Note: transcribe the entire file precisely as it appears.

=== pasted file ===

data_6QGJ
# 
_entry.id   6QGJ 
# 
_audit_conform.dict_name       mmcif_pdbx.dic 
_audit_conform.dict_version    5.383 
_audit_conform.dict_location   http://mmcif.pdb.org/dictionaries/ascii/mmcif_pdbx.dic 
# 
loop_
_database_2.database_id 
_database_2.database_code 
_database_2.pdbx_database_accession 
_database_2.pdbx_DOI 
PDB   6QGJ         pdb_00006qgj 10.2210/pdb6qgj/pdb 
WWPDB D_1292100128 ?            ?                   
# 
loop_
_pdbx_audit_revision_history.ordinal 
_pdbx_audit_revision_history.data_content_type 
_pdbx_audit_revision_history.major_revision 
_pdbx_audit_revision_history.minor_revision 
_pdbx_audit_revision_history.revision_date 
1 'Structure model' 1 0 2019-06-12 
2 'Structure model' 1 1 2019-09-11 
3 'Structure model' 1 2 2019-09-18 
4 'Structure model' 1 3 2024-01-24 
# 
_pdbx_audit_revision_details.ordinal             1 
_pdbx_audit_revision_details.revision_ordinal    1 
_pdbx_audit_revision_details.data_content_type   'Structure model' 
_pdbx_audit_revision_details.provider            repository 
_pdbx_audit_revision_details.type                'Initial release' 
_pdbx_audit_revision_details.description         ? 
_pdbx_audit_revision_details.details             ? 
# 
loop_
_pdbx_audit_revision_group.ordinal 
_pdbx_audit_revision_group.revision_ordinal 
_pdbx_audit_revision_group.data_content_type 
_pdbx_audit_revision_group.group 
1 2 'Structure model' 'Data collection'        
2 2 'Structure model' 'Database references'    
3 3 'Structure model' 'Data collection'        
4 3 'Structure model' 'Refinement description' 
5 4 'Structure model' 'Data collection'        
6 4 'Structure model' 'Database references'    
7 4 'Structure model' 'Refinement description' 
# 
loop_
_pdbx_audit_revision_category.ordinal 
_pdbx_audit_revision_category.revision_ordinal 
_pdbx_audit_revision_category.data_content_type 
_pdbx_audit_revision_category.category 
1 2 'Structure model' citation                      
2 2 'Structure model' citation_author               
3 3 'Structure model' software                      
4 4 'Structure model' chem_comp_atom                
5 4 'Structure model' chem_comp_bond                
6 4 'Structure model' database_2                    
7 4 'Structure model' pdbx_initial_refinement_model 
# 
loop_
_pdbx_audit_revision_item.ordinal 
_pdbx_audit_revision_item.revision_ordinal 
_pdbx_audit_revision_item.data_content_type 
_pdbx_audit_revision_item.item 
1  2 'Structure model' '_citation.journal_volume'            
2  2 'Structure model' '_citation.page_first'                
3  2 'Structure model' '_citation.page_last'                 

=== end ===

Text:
data_6QGJ
# 
_entry.id   6QGJ 
# 
_audit_conform.dict_name       mmcif_pdbx.dic 
_audit_conform.dict_version    5.383 
_audit_conform.dict_location   http://mmcif.pdb.org/dictionaries/ascii/mmcif_pdbx.dic 
# 
loop_
_database_2.database_id 
_database_2.database_code 
_database_2.pdbx_database_accession 
_database_2.pdbx_DOI 
PDB   6QGJ         pdb_00006qgj 10.2210/pdb6qgj/pdb 
WWPDB D_1292100128 ?            ?                   
# 
loop_
_pdbx_audit_revision_history.ordinal 
_pdbx_audit_revision_history.data_content_type 
_pdbx_audit_revision_history.major_revision 
_pdbx_audit_revision_history.minor_revision 
_pdbx_audit_revision_history.revision_date 
1 'Structure model' 1 0 2019-06-12 
2 'Structure model' 1 1 2019-09-11 
3 'Structure model' 1 2 2019-09-18 
4 'Structure model' 1 3 2024-01-24 
# 
_pdbx_audit_revision_details.ordinal             1 
_pdbx_audit_revision_details.revision_ordinal    1 
_pdbx_audit_revision_details.data_content_type   'Structure model' 
_pdbx_audit_revision_details.provider            repository 
_pdbx_audit_revision_details.type                'Initial release' 
_pdbx_audit_revision_details.description         ? 
_pdbx_audit_revision_details.details             ? 
# 
loop_
_pdbx_audit_revision_group.ordinal 
_pdbx_audit_revision_group.revision_ordinal 
_pdbx_audit_revision_group.data_content_type 
_pdbx_audit_revision_group.group 
1 2 'Structure model' 'Data collection'        
2 2 'Structure model' 'Database references'    
3 3 'Structure model' 'Data collection'        
4 3 'Structure model' 'Refinement description' 
5 4 'Structure model' 'Data collection'        
6 4 'Structure model' 'Database references'    
7 4 'Structure model' 'Refinement description' 
# 
loop_
_pdbx_audit_revision_category.ordinal 
_pdbx_audit_revision_category.revision_ordinal 
_pdbx_audit_revision_category.data_content_type 
_pdbx_audit_revision_category.category 
1 2 'Structure model' citation                      
2 2 'Structure model' citation_author               
3 3 'Structure model' software                      
4 4 'Structure model' chem_comp_atom                
5 4 'Structure model' chem_comp_bond                
6 4 'Structure model' database_2                    
7 4 'Structure model' pdbx_initial_refinement_model 
# 
loop_
_pdbx_audit_revision_item.ordinal 
_pdbx_audit_revision_item.revision_ordinal 
_pdbx_audit_revision_item.data_content_type 
_pdbx_audit_revision_item.item 
1  2 'Structure model' '_citation.journal_volume'            
2  2 'Structure model' '_citation.page_first'                
3  2 'Structure model' '_citation.page_last'                 